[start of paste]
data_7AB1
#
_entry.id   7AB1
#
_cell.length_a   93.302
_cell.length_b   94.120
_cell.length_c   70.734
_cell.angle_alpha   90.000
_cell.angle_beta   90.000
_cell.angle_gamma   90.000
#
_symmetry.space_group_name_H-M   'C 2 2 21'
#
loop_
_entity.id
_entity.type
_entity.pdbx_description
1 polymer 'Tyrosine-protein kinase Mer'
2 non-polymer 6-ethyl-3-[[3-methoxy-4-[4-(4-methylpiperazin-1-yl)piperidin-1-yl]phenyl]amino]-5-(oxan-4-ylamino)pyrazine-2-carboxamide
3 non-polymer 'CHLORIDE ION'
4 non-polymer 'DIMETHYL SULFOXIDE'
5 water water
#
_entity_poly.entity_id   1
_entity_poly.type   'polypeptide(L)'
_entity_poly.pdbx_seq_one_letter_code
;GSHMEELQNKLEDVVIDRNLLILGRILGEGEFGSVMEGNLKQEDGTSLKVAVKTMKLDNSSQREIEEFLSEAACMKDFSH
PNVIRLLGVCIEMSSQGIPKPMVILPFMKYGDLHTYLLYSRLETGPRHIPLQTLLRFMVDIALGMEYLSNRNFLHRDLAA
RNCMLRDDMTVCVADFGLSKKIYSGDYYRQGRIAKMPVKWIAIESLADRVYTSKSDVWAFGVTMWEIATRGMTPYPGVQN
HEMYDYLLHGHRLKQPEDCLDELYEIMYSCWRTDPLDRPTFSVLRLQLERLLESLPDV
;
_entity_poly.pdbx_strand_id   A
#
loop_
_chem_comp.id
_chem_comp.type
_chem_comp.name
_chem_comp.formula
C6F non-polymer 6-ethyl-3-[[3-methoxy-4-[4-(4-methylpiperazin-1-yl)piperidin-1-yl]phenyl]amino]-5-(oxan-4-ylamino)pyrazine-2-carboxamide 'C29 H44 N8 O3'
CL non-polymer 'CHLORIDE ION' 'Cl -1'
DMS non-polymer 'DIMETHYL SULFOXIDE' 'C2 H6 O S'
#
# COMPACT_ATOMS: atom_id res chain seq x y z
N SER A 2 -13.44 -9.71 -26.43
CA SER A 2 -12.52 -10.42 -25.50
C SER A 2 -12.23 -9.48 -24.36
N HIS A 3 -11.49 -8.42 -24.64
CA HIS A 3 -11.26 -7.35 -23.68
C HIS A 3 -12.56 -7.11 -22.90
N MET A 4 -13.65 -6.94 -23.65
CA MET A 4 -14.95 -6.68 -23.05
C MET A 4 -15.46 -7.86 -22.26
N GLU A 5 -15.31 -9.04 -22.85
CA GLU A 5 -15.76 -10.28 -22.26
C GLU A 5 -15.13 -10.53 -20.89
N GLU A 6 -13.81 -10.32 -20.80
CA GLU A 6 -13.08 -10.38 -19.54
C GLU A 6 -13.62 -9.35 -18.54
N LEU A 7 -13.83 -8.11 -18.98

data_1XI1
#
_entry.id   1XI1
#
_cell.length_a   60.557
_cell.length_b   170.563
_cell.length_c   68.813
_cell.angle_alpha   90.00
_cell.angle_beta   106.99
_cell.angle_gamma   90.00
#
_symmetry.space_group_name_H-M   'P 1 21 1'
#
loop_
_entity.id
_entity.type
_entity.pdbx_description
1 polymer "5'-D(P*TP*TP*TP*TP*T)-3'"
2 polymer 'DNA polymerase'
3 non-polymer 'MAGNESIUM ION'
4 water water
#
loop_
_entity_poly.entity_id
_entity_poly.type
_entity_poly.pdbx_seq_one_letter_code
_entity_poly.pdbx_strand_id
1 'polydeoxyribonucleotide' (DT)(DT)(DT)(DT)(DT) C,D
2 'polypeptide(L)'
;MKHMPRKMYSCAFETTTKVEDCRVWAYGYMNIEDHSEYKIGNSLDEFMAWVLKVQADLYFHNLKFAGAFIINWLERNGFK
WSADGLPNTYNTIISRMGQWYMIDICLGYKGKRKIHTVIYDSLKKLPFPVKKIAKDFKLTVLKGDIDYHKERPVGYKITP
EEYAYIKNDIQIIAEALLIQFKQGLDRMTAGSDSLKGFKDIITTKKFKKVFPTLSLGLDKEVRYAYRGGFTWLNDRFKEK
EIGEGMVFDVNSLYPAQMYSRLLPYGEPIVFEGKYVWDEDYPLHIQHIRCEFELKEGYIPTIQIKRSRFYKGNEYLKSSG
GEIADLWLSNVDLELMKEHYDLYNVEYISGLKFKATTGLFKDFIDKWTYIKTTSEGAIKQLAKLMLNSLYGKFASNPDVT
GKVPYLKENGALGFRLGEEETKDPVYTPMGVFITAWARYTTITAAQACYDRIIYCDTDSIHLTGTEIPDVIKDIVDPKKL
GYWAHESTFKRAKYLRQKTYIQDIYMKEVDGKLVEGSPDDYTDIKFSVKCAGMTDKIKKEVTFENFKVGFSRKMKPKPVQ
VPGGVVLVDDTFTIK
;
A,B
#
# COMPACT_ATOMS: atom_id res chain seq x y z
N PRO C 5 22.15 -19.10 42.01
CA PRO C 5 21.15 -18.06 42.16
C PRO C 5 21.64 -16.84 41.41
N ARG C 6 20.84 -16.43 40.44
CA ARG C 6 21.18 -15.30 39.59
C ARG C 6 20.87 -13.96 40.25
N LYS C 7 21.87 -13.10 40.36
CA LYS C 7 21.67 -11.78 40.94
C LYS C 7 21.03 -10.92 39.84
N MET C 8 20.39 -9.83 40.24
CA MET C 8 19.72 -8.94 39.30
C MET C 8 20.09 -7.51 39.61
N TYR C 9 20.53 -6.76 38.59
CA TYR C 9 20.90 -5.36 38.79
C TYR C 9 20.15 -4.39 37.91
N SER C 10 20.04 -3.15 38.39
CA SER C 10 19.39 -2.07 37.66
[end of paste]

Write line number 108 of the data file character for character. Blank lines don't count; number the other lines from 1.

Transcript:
CA LYS C 7 21.67 -11.78 40.94